Friday, October 19, 2007

Punishment Park.

Peter Watkins | 1971 | 88 min | US

It's the middle of the Vietnam War in American and tensions are high on all sides of the debate. A bunch of filthy soap-dodging hippie dissidents are brought before a tribunal on vague charges of subversiveness. Without a hope of any other possible result, each young dissident is convicted of their crimes. For their sentences they are given a choice between a lengthy prison sentence or a stint through Punishment Park: a sadistic three-day obstacle coarse in the California desert. And what kind of a fool would choose a ten-year sentence over 72 hours of jogging? BAD CALL, HIPPIES.

Punishment Park is divided into two parts that we shuffle back and forth between, each part following a different group of young people. One group claws their way through a punishment park sentence, while a second group stands before the heavily weighted tribunal and awaits their inevitable sentencing.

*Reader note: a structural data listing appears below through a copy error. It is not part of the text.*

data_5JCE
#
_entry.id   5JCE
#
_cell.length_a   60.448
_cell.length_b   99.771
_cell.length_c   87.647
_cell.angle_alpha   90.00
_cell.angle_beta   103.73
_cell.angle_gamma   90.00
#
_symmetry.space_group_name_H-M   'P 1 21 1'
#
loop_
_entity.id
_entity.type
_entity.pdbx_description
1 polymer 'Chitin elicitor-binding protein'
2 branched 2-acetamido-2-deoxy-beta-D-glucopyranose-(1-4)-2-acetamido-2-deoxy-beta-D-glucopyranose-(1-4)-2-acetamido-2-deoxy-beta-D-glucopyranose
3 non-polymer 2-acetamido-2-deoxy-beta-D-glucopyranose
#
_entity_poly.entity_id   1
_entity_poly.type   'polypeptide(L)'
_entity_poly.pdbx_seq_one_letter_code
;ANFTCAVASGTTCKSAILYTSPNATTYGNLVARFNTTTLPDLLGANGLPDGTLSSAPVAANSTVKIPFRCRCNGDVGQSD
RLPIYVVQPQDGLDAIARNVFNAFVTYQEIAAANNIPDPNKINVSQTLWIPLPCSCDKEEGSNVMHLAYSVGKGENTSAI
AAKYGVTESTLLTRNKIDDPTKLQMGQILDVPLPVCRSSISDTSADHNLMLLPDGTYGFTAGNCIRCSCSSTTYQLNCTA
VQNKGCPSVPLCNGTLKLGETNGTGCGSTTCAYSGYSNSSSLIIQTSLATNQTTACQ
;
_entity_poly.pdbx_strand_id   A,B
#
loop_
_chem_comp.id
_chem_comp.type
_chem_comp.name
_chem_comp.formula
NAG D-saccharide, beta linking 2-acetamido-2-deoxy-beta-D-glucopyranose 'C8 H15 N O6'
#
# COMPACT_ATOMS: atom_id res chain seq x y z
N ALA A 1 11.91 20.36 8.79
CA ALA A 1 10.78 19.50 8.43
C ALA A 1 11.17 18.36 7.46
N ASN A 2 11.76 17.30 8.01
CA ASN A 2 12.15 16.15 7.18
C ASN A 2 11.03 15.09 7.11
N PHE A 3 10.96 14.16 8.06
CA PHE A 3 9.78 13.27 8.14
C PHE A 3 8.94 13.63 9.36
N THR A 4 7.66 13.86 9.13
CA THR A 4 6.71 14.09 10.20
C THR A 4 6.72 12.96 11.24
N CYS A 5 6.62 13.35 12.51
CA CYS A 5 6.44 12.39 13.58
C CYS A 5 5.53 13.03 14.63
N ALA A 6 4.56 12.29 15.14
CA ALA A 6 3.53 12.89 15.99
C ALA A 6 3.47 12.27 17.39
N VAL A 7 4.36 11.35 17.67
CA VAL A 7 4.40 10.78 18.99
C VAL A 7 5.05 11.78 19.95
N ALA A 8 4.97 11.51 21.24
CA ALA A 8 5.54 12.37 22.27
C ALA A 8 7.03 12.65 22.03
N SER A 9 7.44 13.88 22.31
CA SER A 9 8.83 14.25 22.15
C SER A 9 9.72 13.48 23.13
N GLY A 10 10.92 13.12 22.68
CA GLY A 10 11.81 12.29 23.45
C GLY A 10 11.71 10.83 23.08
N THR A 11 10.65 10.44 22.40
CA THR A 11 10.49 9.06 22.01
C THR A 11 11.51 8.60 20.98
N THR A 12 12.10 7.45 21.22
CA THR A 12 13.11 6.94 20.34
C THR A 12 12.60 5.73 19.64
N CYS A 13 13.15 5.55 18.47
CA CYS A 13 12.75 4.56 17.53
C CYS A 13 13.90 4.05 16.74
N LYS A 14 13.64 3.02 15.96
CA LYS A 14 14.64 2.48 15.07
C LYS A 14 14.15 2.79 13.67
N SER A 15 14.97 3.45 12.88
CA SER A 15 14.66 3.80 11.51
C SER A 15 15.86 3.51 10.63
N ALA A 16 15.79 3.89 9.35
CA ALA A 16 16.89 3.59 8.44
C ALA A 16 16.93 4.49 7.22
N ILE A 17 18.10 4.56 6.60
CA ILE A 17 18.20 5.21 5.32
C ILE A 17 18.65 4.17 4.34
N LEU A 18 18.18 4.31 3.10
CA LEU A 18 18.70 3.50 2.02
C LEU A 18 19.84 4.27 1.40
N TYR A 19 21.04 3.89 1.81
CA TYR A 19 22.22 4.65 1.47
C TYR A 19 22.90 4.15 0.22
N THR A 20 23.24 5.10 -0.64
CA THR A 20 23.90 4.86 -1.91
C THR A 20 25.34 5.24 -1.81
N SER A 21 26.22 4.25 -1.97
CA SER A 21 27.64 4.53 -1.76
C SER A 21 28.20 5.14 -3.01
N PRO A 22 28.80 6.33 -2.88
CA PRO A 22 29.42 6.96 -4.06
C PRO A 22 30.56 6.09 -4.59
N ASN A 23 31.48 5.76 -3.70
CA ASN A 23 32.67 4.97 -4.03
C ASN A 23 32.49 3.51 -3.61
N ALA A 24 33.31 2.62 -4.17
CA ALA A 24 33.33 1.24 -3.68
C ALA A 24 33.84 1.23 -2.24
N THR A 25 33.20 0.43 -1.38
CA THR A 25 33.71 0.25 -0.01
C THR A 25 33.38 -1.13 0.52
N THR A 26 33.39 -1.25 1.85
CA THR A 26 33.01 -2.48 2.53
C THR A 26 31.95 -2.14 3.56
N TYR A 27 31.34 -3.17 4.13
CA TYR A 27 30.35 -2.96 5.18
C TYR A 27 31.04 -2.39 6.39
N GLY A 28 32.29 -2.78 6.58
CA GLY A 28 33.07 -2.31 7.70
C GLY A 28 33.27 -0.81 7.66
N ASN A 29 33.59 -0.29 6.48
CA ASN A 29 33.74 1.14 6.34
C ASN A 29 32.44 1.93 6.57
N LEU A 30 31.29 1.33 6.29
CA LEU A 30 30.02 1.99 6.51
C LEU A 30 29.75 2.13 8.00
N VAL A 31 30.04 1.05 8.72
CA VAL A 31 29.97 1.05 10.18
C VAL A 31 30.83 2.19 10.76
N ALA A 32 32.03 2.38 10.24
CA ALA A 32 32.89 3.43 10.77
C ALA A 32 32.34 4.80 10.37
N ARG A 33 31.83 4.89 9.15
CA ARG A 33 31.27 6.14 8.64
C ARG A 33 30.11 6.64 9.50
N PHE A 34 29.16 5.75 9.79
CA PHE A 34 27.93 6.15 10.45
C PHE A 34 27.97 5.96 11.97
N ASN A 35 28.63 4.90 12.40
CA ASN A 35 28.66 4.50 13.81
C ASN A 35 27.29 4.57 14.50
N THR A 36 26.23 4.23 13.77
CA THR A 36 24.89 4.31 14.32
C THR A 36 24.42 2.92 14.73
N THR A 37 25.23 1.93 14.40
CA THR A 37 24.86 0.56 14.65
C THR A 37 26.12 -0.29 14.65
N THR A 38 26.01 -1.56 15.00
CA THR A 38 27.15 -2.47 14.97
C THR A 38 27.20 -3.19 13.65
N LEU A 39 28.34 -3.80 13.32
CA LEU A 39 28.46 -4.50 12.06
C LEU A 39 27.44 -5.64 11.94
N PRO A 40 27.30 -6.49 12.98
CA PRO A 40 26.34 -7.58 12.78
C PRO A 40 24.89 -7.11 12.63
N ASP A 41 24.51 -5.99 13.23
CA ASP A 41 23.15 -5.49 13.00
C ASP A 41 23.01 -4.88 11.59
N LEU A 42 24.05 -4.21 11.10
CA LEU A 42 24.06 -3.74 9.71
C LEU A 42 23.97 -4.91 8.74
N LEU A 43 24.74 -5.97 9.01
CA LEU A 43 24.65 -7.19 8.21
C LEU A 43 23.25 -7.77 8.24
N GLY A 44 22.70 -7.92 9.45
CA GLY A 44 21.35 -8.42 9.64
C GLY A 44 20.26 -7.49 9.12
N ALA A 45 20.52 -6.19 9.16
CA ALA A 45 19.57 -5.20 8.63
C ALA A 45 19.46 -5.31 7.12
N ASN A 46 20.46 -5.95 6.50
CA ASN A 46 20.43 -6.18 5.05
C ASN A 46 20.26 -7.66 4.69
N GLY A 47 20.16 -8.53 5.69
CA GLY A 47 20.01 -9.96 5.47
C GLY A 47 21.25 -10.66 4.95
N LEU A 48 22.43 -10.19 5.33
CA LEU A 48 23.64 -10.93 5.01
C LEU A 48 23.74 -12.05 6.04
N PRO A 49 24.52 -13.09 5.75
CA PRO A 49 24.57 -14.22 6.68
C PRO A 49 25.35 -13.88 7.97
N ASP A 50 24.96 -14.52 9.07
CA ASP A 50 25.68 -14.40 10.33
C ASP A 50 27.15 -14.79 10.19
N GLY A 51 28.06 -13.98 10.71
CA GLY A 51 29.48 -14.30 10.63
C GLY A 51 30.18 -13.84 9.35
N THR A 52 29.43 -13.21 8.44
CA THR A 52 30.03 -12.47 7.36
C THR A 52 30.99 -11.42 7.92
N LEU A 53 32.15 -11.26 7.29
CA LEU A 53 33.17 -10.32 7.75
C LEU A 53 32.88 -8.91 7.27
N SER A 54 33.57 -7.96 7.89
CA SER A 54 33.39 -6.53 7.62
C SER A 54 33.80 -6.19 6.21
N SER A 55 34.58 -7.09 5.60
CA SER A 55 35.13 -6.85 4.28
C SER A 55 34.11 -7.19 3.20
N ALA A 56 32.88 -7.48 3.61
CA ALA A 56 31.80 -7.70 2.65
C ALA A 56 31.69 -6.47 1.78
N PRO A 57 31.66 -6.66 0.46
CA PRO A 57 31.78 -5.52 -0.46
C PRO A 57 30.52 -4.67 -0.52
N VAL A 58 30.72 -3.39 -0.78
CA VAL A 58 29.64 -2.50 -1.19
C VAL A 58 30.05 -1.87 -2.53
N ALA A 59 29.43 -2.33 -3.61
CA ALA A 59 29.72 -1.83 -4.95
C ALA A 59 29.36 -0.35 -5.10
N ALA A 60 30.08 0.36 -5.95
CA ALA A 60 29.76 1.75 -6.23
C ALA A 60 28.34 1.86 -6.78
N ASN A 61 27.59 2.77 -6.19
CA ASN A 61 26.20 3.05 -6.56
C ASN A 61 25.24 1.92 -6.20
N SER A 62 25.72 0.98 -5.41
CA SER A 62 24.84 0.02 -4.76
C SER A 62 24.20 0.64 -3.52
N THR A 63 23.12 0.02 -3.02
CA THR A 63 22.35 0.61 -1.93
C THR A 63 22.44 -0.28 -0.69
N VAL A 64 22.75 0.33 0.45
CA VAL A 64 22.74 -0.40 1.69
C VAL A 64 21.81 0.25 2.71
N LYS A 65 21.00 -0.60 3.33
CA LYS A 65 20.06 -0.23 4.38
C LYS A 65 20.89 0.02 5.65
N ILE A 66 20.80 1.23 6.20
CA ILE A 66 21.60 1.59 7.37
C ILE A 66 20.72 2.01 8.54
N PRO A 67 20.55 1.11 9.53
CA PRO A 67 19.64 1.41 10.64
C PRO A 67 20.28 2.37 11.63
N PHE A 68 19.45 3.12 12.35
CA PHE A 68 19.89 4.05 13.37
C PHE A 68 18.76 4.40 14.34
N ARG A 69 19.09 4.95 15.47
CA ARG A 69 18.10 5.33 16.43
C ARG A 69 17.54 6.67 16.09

The film we see is presented as footage shot by an international television crew who is present to ensure that the actions of the tribunal and the military police pursuing the prisoners are above board. Filmmaker Peter Watkins sticks to a verite documentary style, utilizing a very small crew and even appearing in the film himself as the director. The actors are clearly put through the ringer, forced to endure the oppressive desert heat and the berating of the tribunal. Punishment Park consists of a great deal of improvisational dialogue and there are many moments were it looks like the actors are about to fly off the rails. Their physical and emotional exhaustion are evident.

I expect Punishment Park was seen as terribly incendiary upon its first release. At the time the Vietnam War still raged and increasingly violent leftist activism was polarizing America. This film was withdrawn from North American theatres after only four days into its release in 1971. Its subject matter and delivery are a heavy viewing experience even today. Hell, especially today. Every single piece of dialogue about "national security" (and there is plenty) sounds disgustingly familiar. Highly recommended viewing.

No comments: